Exotic Rare Tropical Acacia senegal Gum Arabic Tree auriculiformis Earleaf Acacia, Organic B5

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A medium to large tree to 30 m tall, native to northern Australia, Indonesia, and Papua New Guinea with attractive, sickle-shaped phyllodes (leaves that are actually not leaves but widened leaf stalks) and yellow, bottle-brush-like flowers in great profusion. Besides being grown as a robust ornamental and shade tree it also makes good firewood, charcoal and pulp and yields tannins and gum that are commercially exploited. Wood is also used for furniture and other purposes. Seeds should briefly be immersed in boiling water before sowing.

Count: ~ 5
Sun Exposure Full sun from an early age Light shade when young Frost Tolerance Severe Water Requirements Moderate Drought Tolerance Yes Wind Tolerance High Tolerance of Coastal Conditions Yes

Tags: acacia, auriculiformis, avenue, charcoal, child and pet-friendly, dark wood, earleaf, erosion control, evergreen, fabaceae, fabales, firewood, flowering, forage/fodder, heavy wood, landscaping, large tree, latex, medium tree, nitrogen-fixing, ornamental, ornamental trees, pulp, quick canopy, reddish wood, resin, shade, Acacia senegal Gum Arabic Tree

Germination Plant seeds in a good garden soil that is well-drained fertile soil. During growth, use a tutor. The tutor can even be used after growth. Fertilizer can be used once a week during growth. This plant enjoys a sunny spot. Germination takes 15-30 days, it can be longer, don’t get discouraged.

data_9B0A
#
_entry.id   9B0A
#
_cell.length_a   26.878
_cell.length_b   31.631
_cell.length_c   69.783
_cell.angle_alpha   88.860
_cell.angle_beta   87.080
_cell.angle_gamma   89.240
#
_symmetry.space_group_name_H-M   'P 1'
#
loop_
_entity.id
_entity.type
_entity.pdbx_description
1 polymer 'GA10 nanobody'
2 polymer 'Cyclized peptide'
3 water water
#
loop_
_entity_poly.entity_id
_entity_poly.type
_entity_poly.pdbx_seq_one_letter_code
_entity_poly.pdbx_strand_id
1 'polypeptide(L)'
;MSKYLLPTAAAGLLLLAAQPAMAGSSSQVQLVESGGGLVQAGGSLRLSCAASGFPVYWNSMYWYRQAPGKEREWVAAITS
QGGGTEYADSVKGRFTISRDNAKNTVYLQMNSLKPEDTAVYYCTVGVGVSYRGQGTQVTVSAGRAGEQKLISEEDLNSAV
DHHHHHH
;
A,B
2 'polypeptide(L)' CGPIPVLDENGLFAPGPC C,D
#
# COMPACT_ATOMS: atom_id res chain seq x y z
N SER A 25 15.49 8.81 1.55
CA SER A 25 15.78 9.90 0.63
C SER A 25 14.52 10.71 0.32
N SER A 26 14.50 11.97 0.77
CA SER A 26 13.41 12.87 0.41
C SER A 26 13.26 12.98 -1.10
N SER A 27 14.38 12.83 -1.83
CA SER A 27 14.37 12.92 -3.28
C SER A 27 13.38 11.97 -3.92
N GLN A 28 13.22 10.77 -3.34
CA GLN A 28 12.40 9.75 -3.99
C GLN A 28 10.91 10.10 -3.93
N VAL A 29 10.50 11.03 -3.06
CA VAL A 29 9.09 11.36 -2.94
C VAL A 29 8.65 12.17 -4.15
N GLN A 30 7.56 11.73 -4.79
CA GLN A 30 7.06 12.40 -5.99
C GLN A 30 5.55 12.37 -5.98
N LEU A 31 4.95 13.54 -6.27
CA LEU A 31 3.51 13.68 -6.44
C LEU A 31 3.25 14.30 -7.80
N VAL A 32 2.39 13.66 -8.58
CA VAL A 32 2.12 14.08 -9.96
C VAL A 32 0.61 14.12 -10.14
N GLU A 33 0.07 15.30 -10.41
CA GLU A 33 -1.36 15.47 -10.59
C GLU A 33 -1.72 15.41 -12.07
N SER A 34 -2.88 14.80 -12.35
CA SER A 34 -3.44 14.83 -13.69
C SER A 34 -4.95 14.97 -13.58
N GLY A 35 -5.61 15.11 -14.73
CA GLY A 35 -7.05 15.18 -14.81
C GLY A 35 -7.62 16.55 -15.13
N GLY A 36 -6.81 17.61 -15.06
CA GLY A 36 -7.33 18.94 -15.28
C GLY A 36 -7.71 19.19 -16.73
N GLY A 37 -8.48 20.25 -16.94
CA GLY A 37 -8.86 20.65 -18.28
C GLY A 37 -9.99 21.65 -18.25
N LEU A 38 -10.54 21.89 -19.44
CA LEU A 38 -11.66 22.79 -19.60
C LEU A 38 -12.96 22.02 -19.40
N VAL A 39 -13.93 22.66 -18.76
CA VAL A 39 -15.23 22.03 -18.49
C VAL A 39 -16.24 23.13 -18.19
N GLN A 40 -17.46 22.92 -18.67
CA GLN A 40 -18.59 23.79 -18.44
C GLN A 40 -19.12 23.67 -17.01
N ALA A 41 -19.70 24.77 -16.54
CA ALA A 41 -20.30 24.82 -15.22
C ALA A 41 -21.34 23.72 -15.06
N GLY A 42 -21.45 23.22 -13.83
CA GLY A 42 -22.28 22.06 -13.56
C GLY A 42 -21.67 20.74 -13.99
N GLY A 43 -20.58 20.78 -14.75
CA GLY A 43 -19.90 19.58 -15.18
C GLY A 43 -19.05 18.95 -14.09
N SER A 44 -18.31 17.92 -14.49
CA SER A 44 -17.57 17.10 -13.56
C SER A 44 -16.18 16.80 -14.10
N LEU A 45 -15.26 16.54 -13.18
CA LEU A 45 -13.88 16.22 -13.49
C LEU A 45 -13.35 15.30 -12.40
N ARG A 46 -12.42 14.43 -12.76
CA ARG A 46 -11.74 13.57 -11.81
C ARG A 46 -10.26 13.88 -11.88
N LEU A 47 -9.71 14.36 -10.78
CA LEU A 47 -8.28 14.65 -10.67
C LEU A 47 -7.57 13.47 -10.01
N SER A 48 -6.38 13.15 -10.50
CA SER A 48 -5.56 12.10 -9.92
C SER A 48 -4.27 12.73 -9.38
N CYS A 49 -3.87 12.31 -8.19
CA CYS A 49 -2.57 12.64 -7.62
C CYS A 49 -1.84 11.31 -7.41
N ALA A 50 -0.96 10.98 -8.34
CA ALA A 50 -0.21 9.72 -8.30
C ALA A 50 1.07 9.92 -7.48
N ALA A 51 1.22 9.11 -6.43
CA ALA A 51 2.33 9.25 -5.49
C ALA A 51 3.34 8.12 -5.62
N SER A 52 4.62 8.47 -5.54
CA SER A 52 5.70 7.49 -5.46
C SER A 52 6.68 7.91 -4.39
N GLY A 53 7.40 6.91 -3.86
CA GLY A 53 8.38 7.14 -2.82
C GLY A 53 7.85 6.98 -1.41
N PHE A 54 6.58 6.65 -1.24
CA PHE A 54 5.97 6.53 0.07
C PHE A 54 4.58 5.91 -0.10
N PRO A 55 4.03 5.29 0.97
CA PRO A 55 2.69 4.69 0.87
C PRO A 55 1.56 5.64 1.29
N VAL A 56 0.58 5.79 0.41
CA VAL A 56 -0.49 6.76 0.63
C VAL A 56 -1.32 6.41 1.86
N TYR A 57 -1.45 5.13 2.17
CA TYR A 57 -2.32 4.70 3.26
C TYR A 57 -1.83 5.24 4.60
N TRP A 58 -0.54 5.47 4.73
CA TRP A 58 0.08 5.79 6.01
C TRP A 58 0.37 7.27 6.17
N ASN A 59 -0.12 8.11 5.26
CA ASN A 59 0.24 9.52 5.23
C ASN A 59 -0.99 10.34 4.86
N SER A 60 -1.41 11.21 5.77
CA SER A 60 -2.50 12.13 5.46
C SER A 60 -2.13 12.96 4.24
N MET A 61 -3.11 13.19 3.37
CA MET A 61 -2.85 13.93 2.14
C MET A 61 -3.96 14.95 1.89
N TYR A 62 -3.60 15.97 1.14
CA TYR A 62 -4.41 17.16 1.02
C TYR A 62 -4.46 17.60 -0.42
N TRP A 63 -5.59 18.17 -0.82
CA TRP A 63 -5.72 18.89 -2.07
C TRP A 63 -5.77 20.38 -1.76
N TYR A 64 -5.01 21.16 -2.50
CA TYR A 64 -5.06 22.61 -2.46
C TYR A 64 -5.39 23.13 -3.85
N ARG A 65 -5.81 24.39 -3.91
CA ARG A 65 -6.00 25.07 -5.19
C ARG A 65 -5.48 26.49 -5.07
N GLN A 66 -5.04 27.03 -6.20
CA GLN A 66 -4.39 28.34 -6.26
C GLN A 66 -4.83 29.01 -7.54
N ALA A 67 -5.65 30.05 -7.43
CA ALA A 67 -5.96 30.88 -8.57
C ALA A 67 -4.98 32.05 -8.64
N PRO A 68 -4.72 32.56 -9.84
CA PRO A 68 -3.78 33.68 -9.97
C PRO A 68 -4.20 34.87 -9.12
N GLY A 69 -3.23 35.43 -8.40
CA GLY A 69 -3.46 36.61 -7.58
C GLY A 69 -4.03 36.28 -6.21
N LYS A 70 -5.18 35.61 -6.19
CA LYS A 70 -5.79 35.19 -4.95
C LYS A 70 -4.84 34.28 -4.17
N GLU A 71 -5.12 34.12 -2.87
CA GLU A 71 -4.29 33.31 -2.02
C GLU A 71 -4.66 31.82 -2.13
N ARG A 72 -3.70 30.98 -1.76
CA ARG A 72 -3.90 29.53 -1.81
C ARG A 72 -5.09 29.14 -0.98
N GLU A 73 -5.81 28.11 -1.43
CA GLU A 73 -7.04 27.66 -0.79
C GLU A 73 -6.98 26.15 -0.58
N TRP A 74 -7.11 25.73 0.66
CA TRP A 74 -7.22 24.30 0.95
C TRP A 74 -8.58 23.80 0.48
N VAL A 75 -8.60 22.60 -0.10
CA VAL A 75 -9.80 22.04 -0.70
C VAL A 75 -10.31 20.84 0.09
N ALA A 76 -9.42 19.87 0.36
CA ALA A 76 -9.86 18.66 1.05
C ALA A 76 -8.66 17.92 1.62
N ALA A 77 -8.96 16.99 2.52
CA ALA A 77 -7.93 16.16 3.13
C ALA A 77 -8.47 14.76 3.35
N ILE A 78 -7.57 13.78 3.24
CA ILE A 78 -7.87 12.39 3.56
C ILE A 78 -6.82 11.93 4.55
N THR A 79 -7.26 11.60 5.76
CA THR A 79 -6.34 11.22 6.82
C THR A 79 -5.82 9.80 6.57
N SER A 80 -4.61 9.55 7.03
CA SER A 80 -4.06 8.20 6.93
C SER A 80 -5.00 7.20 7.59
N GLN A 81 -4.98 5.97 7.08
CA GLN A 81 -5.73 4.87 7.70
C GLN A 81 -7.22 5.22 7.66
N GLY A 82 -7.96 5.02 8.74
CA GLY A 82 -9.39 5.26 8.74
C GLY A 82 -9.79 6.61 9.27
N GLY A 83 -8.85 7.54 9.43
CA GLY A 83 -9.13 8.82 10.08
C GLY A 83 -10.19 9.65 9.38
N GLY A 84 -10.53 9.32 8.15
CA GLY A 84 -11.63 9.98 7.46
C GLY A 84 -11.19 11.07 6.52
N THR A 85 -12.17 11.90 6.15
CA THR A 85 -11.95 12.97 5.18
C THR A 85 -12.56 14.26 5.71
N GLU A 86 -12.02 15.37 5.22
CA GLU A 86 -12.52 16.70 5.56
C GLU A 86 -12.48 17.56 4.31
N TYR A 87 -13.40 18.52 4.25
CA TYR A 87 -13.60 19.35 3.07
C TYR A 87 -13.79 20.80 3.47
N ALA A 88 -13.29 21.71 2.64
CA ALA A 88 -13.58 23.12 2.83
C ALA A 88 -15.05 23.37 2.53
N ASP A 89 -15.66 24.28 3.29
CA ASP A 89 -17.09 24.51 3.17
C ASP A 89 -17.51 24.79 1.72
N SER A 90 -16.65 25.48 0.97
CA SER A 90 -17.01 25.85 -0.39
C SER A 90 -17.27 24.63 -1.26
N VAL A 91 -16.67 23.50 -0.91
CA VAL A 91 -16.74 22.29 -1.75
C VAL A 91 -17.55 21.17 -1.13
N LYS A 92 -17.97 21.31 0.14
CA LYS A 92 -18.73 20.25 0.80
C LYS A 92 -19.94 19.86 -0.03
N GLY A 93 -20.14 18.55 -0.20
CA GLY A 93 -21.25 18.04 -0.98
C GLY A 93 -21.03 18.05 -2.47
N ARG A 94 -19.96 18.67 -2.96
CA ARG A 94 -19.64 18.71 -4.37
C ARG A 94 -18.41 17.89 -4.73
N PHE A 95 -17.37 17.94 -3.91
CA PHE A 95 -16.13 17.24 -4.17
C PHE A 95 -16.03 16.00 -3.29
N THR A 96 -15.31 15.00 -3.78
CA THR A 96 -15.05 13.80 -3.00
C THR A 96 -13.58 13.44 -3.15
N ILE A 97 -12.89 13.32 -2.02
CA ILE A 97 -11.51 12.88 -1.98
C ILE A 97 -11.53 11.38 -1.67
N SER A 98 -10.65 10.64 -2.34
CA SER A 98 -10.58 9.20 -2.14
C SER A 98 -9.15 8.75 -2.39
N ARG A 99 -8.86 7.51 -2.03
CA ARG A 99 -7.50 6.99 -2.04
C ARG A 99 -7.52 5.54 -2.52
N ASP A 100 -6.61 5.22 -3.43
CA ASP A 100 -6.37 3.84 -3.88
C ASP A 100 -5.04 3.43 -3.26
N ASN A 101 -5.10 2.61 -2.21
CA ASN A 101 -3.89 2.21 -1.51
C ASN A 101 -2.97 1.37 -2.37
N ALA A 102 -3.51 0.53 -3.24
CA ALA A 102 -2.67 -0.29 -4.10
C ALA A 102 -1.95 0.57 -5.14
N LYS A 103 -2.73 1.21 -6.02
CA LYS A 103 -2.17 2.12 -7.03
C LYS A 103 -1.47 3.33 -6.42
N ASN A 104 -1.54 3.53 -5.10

Germinating Palm Seeds The following instructions will work for most species.

If the seeds appear dry, soak them in warm water for 1-3 days. For sowing, use peat, coco fiber, or a similar medium. It should be moist but not wet. Take a fistful. If you can just squeeze a couple of drops of water from it, then it is about right. If you can squeeze more, then it is too wet. If too dry, add a little water and try again. Mix the seeds with the moist compost and place them into a clear plastic (Ziploc) bag, label with species name and date, and seal.

No light is required for germination. Tropical species such as Licuala, Bismarckia, or Cyrtostachys require heat, around 30°C/90°F. Temperate species such as Trachycarpus, Ceroxylon, or Parajubaea will germinate at lower temperatures, and heat may actually prevent germination. You may want to check the species descriptions for individual requirements.

Check weekly for signs of activity by looking for white roots through the plastic. Ensure that the medium does not dry out. The seeds can take anywhere from 2 weeks to 2 years (or more) to germinate; however, most will sprout after 4-6 weeks.

After the seeds have sprouted, plant each in a tall, narrow pot using a well-drained medium, label, and place in ample light, but not in full sun. Aim to keep the soil moist (but not wet) at all times. Feed and repot as required.

More information can be found in the comments on the species pages. We also recommend consulting one of the many books on palms available through this website, as well as articles on the internet: